China cuts 5-year mortgage rates as property crisis worsens

China cuts 5-year mortgage rates as property crisis worsens

China has cut its mortgage rates for the second time this year as the country’s central bank tries to mitigate the effects of a liquidity crisis in the real estate sector.

The prime rate for five-year loans was cut to 4.3 percent from 4.45 percent on Monday, which is higher than the average economist forecast polled by Bloomberg and equal to a May rate cut, the largest ever.

The cut in the benchmark, which is based on rates offered by domestic lenders and published by the People’s Bank of China, will lower borrowing costs for new mortgages across the country and boost the country’s debt-laden real estate sector. , which accounts for nearly a third of annual economic output.

The one-year LPR, which is also based on domestic Chinese lending rates and mainly used to price corporate loans, was lowered from 3.7 percent to 3.65 percent.

The higher-than-expected cut in mortgage rates helped strengthen Hong Kong’s Hang Seng Mainland Properties index, which rose 1.4 percent on Monday. But it did little to boost broader markets, as the benchmark CSI 300 index of Shanghai and Shenzhen-listed stocks rose just 0.7 percent.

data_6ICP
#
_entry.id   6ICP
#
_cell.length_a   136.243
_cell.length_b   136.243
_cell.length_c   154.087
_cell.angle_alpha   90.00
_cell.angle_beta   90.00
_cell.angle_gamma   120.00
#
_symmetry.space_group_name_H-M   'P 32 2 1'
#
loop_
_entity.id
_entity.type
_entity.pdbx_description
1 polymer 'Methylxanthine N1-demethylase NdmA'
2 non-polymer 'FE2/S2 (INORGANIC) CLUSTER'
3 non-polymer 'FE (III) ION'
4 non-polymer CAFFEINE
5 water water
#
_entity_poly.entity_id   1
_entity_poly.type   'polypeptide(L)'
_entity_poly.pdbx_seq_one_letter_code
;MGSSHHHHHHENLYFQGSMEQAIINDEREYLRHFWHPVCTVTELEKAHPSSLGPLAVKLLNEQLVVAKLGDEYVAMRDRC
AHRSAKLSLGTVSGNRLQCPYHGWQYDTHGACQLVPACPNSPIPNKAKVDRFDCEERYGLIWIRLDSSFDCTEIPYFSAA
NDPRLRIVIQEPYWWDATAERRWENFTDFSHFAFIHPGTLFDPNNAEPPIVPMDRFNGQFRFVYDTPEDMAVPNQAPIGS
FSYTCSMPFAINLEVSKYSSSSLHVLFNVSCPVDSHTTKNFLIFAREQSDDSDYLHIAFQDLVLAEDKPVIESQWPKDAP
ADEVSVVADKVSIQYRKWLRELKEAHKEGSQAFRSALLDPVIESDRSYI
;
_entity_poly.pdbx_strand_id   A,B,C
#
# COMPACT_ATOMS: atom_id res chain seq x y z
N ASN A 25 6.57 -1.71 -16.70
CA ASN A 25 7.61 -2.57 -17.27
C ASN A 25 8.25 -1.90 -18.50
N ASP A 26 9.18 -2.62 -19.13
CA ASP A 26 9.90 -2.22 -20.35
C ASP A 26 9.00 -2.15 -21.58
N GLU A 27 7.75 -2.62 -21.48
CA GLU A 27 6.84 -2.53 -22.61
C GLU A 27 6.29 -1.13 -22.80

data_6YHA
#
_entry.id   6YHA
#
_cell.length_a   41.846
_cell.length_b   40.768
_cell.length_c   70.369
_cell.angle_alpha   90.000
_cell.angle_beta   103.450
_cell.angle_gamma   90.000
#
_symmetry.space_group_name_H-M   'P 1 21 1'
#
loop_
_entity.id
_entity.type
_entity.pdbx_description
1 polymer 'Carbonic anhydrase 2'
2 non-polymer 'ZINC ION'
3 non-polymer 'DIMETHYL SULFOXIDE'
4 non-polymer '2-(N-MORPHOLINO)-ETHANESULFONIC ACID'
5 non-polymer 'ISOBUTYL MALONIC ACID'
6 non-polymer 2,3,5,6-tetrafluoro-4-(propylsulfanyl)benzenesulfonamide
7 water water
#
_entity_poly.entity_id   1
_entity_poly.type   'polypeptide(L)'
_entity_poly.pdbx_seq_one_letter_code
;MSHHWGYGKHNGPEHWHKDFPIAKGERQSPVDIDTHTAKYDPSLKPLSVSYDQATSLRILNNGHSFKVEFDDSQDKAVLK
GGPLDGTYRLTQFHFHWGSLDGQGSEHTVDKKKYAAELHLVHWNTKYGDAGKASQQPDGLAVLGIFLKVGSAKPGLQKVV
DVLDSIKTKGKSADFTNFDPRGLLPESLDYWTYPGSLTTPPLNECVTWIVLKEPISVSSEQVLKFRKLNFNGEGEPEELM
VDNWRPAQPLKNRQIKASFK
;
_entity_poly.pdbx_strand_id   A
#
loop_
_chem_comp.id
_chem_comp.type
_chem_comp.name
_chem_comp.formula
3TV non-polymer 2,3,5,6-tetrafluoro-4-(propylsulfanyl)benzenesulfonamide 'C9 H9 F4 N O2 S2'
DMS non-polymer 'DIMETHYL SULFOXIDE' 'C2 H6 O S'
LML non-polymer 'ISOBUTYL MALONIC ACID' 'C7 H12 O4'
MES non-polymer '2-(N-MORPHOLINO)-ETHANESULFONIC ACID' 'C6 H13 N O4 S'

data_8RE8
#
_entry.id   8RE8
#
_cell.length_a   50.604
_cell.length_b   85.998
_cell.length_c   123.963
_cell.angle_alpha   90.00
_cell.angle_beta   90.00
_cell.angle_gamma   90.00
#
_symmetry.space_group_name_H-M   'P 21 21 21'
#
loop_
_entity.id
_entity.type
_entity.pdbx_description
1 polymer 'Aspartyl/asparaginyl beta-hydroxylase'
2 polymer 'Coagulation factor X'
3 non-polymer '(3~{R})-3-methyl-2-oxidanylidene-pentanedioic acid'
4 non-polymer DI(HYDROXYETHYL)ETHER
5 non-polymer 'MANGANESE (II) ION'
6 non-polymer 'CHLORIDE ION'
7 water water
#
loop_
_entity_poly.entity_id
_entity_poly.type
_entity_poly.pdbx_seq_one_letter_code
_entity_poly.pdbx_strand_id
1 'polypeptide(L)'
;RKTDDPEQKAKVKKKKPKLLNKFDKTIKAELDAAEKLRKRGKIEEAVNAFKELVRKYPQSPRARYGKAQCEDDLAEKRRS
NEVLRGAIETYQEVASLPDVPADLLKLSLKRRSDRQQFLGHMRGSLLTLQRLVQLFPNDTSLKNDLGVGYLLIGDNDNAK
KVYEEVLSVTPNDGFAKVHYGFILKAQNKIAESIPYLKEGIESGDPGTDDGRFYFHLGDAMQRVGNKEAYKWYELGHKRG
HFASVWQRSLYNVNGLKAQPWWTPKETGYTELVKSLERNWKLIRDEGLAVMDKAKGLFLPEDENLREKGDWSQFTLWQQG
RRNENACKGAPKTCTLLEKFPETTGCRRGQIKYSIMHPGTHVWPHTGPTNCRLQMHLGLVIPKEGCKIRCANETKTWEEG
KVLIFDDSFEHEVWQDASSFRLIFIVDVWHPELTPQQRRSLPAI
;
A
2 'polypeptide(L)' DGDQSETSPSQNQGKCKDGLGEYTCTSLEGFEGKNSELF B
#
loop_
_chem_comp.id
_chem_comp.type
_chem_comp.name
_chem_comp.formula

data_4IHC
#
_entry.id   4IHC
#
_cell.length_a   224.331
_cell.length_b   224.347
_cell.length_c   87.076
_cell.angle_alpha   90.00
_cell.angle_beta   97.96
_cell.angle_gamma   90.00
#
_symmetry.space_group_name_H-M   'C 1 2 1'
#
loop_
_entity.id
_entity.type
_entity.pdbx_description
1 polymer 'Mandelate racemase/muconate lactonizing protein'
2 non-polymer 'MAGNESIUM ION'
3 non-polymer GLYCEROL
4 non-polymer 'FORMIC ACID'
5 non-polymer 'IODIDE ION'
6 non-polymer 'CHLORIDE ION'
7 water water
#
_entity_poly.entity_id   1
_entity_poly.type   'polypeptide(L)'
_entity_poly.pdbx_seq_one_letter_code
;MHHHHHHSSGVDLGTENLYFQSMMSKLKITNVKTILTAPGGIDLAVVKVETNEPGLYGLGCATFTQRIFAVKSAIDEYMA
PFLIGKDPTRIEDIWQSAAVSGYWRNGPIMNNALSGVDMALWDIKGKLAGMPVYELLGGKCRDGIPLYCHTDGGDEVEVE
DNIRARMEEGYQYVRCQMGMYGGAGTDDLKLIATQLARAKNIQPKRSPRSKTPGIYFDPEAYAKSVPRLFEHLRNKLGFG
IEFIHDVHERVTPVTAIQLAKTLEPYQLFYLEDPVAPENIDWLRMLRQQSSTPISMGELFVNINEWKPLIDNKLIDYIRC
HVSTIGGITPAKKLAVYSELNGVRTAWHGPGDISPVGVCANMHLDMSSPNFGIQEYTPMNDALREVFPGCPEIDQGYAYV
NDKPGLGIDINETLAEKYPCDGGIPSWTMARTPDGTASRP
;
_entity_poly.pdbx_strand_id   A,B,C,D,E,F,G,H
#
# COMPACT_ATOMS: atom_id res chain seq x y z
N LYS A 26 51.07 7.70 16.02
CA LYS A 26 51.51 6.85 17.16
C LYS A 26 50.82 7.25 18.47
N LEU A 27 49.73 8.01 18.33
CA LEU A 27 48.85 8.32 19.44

Analysts at Capital Economics said the five-year LPR cut wouldn’t affect most outstanding mortgage rates until early next year, but the move suggested the PBoC was “particularly concerned about housing market problems”.

Strategists warned that the rate cut is unlikely to resolve a crisis of confidence facing Chinese developers, many of whom are struggling to finish incomplete “presold” homes for which down payments have already been received. The construction financing method has become increasingly common as authorities have tackled over-indebtedness in the sector in recent years.

“Until now, lower mortgage rates have not translated into higher real estate sales due to the lack of confidence in major developers and the presales model,” said David Chao, global market strategist at Invesco. “Policymakers may need to take more non-traditional measures or even some form of intervention to restore confidence in the real estate market.”

Last week, the estimated first-half profit of Country Garden, the country’s largest real estate group by revenue, fell 70 percent, in the latest sign that a funding crisis once limited to high-risk developers like China Evergrande has spread to the rest of the country. industry.

Analysts said the central bank is likely to cut the LPR at least one more time in five years this year. “If the market sees progress in the construction of unfinished projects, we may see an improvement in housing sentiment and house prices should stabilize,” said Iris Yang, chief economist for Greater China at ING.

Video: Evergrande: the end of China’s real estate boom

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